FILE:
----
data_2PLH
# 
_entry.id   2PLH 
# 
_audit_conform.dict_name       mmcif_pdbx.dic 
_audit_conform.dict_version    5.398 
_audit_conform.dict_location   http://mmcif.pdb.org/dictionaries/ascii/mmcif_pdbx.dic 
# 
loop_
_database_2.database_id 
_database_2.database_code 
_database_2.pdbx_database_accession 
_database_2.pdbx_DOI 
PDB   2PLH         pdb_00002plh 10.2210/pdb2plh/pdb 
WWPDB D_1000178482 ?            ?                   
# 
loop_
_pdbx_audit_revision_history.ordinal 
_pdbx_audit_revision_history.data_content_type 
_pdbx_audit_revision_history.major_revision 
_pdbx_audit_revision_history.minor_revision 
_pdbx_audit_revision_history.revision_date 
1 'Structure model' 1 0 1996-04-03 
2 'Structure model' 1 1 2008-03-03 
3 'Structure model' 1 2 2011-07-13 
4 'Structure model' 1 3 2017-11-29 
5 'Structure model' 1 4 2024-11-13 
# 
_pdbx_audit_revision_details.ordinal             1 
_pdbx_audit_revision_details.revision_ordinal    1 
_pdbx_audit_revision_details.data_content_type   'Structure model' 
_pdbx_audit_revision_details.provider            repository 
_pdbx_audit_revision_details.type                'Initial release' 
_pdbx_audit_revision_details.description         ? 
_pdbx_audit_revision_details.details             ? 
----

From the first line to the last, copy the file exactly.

data_2PLH
# 
_entry.id   2PLH 
# 
_audit_conform.dict_name       mmcif_pdbx.dic 
_audit_conform.dict_version    5.398 
_audit_conform.dict_location   http://mmcif.pdb.org/dictionaries/ascii/mmcif_pdbx.dic 
# 
loop_
_database_2.database_id 
_database_2.database_code 
_database_2.pdbx_database_accession 
_database_2.pdbx_DOI 
PDB   2PLH         pdb_00002plh 10.2210/pdb2plh/pdb 
WWPDB D_1000178482 ?            ?                   
# 
loop_
_pdbx_audit_revision_history.ordinal 
_pdbx_audit_revision_history.data_content_type 
_pdbx_audit_revision_history.major_revision 
_pdbx_audit_revision_history.minor_revision 
_pdbx_audit_revision_history.revision_date 
1 'Structure model' 1 0 1996-04-03 
2 'Structure model' 1 1 2008-03-03 
3 'Structure model' 1 2 2011-07-13 
4 'Structure model' 1 3 2017-11-29 
5 'Structure model' 1 4 2024-11-13 
# 
_pdbx_audit_revision_details.ordinal             1 
_pdbx_audit_revision_details.revision_ordinal    1 
_pdbx_audit_revision_details.data_content_type   'Structure model' 
_pdbx_audit_revision_details.provider            repository 
_pdbx_audit_revision_details.type                'Initial release' 
_pdbx_audit_revision_details.description         ? 
_pdbx_audit_revision_details.details             ? 